Referenced in Godard's Histoire(s) du cinéma, Barnet's penultimate film is set in 1955, when many migrated from Russia to settle in Kazakhstan.
While on their journey travellers recount their memories, which are in turn light and dark, comic and romantic, even instructional.
Alenka's own story is about learning math. These tales are cinematically articulated through experiments in narration, style, temporality and animation. Barnet's vibrant, physical work imaginatively blends gorgeous scenery and expressive lighting with a peppy, endearing score to create the most gorgeous-looking Soviet colour film of its era.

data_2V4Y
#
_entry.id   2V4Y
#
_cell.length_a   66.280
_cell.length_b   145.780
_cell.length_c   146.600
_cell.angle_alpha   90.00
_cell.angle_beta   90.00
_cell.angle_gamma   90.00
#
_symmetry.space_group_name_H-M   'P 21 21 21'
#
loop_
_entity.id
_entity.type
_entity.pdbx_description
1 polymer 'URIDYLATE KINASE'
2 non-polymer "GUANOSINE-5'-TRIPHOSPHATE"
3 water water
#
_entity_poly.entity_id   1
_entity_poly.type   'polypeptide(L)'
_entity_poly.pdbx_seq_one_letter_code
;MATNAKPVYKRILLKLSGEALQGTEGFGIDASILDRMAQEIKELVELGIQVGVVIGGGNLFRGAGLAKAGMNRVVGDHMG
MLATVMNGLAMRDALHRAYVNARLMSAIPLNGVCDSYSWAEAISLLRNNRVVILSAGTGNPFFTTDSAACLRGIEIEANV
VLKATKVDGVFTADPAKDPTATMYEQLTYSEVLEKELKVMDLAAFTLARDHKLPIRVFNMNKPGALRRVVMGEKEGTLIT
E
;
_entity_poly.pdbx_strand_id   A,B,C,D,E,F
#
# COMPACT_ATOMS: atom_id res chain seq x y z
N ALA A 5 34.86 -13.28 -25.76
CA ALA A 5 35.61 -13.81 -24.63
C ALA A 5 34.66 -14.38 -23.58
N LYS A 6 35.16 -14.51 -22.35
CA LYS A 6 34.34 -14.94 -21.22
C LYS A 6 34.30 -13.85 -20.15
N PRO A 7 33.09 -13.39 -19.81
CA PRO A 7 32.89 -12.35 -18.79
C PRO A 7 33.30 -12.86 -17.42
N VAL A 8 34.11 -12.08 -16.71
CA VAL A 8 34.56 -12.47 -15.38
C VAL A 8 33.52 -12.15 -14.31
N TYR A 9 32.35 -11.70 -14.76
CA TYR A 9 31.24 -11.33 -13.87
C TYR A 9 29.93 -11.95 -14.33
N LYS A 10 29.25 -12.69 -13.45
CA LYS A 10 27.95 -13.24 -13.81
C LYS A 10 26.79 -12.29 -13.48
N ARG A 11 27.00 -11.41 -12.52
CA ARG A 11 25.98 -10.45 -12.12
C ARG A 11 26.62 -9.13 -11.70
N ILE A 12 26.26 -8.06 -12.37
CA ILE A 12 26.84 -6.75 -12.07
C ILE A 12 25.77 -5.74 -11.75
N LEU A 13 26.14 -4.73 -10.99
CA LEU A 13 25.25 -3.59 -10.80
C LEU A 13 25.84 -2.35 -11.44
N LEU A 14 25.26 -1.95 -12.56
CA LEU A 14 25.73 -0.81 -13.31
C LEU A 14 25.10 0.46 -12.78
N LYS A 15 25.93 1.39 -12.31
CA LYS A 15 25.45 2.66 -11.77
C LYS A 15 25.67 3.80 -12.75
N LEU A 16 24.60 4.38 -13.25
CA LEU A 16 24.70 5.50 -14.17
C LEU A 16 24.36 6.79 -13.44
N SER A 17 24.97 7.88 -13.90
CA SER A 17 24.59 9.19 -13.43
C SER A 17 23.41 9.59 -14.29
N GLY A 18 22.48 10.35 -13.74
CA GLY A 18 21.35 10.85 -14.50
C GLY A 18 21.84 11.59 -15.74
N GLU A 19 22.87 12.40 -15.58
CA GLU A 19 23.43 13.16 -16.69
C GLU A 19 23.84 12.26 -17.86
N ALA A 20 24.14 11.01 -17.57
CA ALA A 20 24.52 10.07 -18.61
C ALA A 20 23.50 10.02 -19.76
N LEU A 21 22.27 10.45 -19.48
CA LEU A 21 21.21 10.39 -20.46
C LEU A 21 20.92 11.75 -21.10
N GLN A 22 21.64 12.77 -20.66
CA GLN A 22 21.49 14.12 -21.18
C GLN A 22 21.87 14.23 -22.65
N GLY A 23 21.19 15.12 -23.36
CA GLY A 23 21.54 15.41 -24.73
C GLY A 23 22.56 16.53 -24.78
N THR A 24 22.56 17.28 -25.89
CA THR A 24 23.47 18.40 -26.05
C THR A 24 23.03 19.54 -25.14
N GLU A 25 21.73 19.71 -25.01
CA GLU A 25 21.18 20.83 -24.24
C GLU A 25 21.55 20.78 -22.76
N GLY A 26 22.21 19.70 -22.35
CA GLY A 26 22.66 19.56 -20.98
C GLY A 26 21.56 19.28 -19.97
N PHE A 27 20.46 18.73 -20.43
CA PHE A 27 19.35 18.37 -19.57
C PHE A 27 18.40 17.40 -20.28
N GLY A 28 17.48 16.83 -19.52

Chess Fever Vsevolod Pudovkin and Nikolai Shpikovsky (1925) 28 mins
Barnet stars in Pudovkin's first directorial effort, a comedy in which 'chess fever' takes over Moscow. Print courtesy of the National Film & Sound Archive of Australia.